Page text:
Street Rodder Road Tour 55 Ford
From Dakota Digital
After a long slumber, this Ford has a new lease on life
It’s safe to say that everyone reading the magazine has dreamt about discovering a diamond in the rough. I mean a real find; a pristine old car that’s been locked away in a building, safe from road salt, ham-fisted hot rodders and mother nature, for decades.
Troy Ladd of Hollywood Hot Rods (HHR) in Burbank, CA, recently lived out our collective fantasy when he happened upon a collection of eight vehicles that time forgot in Pasadena, CA. Squirreled away for half a century, the cars’ owner passed away, and the stars dictated that Troy have first crack. He wisely scooped up the octuplets and shipped them to the HHR shop. About this same time, the crew over at Street Rodder magazine was brainstorming ideas for their next Road Tour vehicle. Troy Ladd’s name seemed to be a front runner to build the cross-country reacher, and pilot Jerry Dixey floated the idea of a shoebox Ford as a platform. One call to Troy and the planets promptly fell in line.
Everyone involved in the project agreed that the ’55 should look the part of a 1950-60s custom, so automotive artist Eric Black whipped up a couple design ideas while the HHR team got busy stripping. The Roadster Shop scanned the stock frame and built a 21-st Century version, fleshed out with their own REVO IFS package. The REVO setup is kinda sorta based on a Mustang-II system, but with 30 years of refinement and improvements. The aft section utilizes a parallel four link system with a Panhard rod helping to locate the 9-inch axle housing. AFCO coilovers hold the whole works up, while a Flaming River steering rack points the way. Wheel Vintiques produced a set of Gennie wheels in a 17” diameter, but we know what they really are, don’t we? Chrome reverses with spider caps all the way baby!
With the two-door sedan body at an acceptable height, the HHR team got busy with a restrained shave and haircut for the boxy blue oval. Starting with the basics, it was nosed and decked, the headlights frenched and the rear fins extended slightly. A casual look might miss all of those mods, along with the shaved, massaged and tucked bumpers, but as Mr. Ladd sees it, respecting tradition is more important than shock and awe. Continuing on the subtle theme, the side trim was custom made, bringing elements from the Fairlane (dip) and Customline (straight)models. Perhaps the wildest work on the exterior (aside from the paint) is the grille. After removing the chrome mesh, bulging turn signals, well, everything in the cavity, HRR installed black mesh and a slender, floating center bar. All chrome work was handled by Sherm’s Custom Plating, a longtime Road Tour partner.
Josh Franklin at California Auto Worx (Riverside) along with Jack Fields took the reins after a look at Black’s rendering. As The Magazine themselves put it, this is “the most elaborate paintjob ever applied to a STREET RODDER Road Tour car.” Using PPG water-based paints, Kia Green (lighter) and Renault Green (darker) were sprayed in a decidedly ‘50s fashion, honoring the late great Larry Watson. For our younger readers, this style is referred to as panel paint; effectively creating or highlighting panels on the car with differing paint colors. Alex Horta striped the car freehand in gold before Franklin buried everything in six coats of clear.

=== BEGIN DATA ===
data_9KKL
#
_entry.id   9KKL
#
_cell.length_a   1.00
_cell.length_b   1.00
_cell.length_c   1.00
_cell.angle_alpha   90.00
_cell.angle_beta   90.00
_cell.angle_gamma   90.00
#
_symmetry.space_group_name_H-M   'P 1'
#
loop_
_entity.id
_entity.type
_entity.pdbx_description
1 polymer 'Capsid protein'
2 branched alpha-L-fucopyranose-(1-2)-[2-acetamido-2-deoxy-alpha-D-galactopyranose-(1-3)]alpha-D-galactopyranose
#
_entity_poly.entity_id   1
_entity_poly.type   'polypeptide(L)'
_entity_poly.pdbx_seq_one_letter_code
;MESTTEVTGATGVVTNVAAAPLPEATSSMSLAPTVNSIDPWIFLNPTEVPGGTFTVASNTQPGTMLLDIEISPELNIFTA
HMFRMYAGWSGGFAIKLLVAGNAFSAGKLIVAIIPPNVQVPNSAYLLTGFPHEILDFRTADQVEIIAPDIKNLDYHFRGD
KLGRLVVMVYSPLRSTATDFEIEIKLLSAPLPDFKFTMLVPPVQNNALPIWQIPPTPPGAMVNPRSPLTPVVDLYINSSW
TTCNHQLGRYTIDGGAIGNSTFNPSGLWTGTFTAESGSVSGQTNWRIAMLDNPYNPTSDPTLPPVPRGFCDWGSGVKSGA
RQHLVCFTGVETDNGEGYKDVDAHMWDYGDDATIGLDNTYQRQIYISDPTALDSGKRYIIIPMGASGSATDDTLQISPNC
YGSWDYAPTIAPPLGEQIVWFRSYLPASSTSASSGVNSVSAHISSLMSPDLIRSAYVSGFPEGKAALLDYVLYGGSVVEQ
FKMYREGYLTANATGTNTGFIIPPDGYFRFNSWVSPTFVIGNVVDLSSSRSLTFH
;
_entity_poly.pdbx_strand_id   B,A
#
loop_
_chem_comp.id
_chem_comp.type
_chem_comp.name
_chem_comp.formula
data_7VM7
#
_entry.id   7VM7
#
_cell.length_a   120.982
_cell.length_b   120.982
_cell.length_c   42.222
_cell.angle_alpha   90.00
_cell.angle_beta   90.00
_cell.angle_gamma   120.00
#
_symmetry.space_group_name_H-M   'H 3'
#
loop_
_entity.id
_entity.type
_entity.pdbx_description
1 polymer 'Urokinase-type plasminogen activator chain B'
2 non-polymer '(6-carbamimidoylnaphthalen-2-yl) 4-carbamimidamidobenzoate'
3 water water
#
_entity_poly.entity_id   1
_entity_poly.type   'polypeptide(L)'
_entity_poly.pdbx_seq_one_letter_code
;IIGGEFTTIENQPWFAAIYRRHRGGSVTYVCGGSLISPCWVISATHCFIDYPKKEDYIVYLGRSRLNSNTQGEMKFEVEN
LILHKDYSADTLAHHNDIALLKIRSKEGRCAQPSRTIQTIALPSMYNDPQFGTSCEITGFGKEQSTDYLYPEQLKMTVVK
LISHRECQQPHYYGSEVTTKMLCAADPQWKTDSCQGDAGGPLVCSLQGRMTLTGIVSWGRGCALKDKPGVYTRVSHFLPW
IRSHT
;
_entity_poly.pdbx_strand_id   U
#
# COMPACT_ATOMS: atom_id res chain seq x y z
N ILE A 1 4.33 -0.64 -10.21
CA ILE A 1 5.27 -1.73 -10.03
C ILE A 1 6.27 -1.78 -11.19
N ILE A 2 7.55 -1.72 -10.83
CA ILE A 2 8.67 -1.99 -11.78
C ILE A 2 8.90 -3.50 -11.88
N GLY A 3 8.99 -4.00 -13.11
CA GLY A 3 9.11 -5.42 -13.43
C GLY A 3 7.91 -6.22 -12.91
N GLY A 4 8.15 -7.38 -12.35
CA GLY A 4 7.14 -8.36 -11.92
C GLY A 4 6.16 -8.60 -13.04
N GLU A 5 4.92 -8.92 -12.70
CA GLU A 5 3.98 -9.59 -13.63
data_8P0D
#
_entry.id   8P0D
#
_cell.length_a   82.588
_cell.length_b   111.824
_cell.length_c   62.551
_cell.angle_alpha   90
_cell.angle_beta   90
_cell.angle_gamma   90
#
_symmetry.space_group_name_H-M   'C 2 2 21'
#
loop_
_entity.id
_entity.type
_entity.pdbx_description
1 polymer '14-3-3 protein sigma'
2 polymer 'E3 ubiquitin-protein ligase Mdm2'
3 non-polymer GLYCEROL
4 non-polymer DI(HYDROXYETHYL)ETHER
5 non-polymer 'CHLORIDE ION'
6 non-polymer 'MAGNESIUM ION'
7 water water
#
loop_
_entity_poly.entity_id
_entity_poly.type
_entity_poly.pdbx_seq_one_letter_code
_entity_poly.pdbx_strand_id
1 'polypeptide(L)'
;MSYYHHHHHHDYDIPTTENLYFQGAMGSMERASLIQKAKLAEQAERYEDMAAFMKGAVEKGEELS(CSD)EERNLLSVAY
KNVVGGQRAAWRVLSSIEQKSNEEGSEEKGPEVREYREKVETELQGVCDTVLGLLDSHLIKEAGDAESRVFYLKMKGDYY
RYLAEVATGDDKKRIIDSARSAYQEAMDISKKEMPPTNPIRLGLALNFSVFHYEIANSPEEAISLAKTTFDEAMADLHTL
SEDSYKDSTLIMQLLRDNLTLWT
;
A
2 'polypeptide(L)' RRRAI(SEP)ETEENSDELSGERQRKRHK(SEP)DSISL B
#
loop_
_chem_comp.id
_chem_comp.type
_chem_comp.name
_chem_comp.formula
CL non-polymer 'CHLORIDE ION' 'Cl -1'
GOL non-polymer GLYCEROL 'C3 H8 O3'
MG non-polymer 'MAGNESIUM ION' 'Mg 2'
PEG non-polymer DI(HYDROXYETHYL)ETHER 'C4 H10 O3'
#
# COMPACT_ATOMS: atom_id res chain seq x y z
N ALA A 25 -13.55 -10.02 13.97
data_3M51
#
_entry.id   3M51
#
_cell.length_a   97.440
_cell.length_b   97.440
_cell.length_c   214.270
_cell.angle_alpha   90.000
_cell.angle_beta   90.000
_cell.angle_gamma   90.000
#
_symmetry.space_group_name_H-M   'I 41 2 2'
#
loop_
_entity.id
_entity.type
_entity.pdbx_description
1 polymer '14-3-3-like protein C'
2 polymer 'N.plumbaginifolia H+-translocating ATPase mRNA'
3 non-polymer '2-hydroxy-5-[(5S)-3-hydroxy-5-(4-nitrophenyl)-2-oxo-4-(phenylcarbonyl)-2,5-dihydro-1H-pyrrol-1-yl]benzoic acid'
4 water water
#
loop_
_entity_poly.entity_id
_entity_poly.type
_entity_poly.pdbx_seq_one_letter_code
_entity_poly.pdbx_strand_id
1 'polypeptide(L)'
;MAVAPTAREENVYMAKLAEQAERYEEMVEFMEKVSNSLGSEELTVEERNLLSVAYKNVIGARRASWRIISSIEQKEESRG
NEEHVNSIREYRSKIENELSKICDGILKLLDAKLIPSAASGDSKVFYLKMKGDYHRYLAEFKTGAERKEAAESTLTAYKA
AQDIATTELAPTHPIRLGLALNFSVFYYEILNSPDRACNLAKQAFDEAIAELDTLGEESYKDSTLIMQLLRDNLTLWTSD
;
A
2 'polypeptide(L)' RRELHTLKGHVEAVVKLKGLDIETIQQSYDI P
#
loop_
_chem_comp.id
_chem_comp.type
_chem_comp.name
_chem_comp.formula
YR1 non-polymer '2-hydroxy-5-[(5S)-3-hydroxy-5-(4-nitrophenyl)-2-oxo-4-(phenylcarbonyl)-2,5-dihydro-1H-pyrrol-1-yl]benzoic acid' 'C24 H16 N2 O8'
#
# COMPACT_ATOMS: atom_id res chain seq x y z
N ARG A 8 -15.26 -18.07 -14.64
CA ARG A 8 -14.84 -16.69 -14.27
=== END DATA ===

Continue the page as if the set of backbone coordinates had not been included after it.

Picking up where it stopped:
Following the traditional exterior, the cabin more than looks the part of a vintage hot rod. White pleated vinyl covers both the Procar buckets as well as the one-off rear bench seat in true ‘60s fashion. All stitch work was handled by the crew at Elegance Auto Interiors lead by Mark Lopez. The inserts and green accent panels draw the paint styling inside, while the body color dash seals the deal. As long as we’re looking at the dashboard, you may notice that the stock ’55 hump has been changed around; gone is the “windowed” cluster that allows the sun to light up the cluster, replaced with a hand fabricated panel that accepts the Dakota Digital direct-fit system for a 1957 Ford car. It’s another subtle tweak that only the sharpest Ford aficionados will pick up on.
With the vintage build sheet you’ve just read through, I bet you’re expecting a Ford Y-block with a few carbs, a sano 302, or possibly a Cadillac engine under the hood. You’d be 100% wrong; the RS chassis should be a clue to the Coyote lurking. Ford Racing’s Gen III 5.0L crate engine is rated a 460hp, and for once was left alone. No fancy chrome bits or exotic intake manifolds, just a lot of stuff in place the way the engineers intended - what a concept! As for peripherals to make it run, Aeromotive ‘s Phantom system gets the fuel to the fire, while Ford’s own ignition system lights it up. Patriot headers linked to Smitty’s mufflers oust the exhaust, and an electric fan from SPAL chills the US Radiator cooler.
Just this summer, the finished Ford hit the STREET RODDER photo lab in LA before jet setting over to St. Paul for a public debut at the MSRA Back to the 50’s weekend. At the close of the event, Road Tour pilot Jerry Dixey hit the road to kick off the months-long driving event that winds across our great country. If this Ford could talk, I bet it never would have guessed that it’d be a famous, cross-country driven hot rod while it was sitting in that little old garage in Pasadena. Is there anything better than a comeback story? If you’ll excuse me, I’m off to cruise some back roads, keeping my eyes peeled for my own diamond in need of some polish.